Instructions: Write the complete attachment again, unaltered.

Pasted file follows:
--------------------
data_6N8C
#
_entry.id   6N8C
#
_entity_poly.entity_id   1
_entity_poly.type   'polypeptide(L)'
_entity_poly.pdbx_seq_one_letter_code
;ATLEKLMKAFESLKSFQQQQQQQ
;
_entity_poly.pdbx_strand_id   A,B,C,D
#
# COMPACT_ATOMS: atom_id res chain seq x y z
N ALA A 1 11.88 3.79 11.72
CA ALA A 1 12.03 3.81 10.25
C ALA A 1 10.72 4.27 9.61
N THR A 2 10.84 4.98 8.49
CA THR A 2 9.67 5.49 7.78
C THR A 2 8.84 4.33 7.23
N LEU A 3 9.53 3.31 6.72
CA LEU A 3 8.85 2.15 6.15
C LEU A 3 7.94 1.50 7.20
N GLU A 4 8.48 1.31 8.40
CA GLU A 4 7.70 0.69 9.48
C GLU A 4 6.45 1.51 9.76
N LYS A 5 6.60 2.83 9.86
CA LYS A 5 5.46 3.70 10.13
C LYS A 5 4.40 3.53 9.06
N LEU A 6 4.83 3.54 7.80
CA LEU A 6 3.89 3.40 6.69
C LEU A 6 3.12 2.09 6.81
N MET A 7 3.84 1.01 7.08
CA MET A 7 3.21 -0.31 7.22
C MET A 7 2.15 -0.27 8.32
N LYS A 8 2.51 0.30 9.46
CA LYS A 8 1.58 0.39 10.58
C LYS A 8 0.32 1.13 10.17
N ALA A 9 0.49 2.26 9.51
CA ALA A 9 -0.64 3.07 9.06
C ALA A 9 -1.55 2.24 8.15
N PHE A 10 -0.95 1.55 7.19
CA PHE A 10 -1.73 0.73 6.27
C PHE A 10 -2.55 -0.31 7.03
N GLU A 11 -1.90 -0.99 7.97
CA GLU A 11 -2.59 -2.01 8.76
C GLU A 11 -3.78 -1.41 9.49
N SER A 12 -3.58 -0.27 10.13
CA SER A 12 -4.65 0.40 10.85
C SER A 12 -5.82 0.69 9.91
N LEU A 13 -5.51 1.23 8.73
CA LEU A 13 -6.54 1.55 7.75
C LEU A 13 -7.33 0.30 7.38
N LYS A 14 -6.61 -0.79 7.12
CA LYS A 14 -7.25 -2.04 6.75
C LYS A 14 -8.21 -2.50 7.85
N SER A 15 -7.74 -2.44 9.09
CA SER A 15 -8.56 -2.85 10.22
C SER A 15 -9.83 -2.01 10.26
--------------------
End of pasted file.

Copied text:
data_6N8C
#
_entry.id   6N8C
#
_entity_poly.entity_id   1
_entity_poly.type   'polypeptide(L)'
_entity_poly.pdbx_seq_one_letter_code
;ATLEKLMKAFESLKSFQQQQQQQ
;
_entity_poly.pdbx_strand_id   A,B,C,D
#
# COMPACT_ATOMS: atom_id res chain seq x y z
N ALA A 1 11.88 3.79 11.72
CA ALA A 1 12.03 3.81 10.25
C ALA A 1 10.72 4.27 9.61
N THR A 2 10.84 4.98 8.49
CA THR A 2 9.67 5.49 7.78
C THR A 2 8.84 4.33 7.23
N LEU A 3 9.53 3.31 6.72
CA LEU A 3 8.85 2.15 6.15
C LEU A 3 7.94 1.50 7.20
N GLU A 4 8.48 1.31 8.40
CA GLU A 4 7.70 0.69 9.48
C GLU A 4 6.45 1.51 9.76
N LYS A 5 6.60 2.83 9.86
CA LYS A 5 5.46 3.70 10.13
C LYS A 5 4.40 3.53 9.06
N LEU A 6 4.83 3.54 7.80
CA LEU A 6 3.89 3.40 6.69
C LEU A 6 3.12 2.09 6.81
N MET A 7 3.84 1.01 7.08
CA MET A 7 3.21 -0.31 7.22
C MET A 7 2.15 -0.27 8.32
N LYS A 8 2.51 0.30 9.46
CA LYS A 8 1.58 0.39 10.58
C LYS A 8 0.32 1.13 10.17
N ALA A 9 0.49 2.26 9.51
CA ALA A 9 -0.64 3.07 9.06
C ALA A 9 -1.55 2.24 8.15
N PHE A 10 -0.95 1.55 7.19
CA PHE A 10 -1.73 0.73 6.27
C PHE A 10 -2.55 -0.31 7.03
N GLU A 11 -1.90 -0.99 7.97
CA GLU A 11 -2.59 -2.01 8.76
C GLU A 11 -3.78 -1.41 9.49
N SER A 12 -3.58 -0.27 10.13
CA SER A 12 -4.65 0.40 10.85
C SER A 12 -5.82 0.69 9.91
N LEU A 13 -5.51 1.23 8.73
CA LEU A 13 -6.54 1.55 7.75
C LEU A 13 -7.33 0.30 7.38
N LYS A 14 -6.61 -0.79 7.12
CA LYS A 14 -7.25 -2.04 6.75
C LYS A 14 -8.21 -2.50 7.85
N SER A 15 -7.74 -2.44 9.09
CA SER A 15 -8.56 -2.85 10.22
C SER A 15 -9.83 -2.01 10.26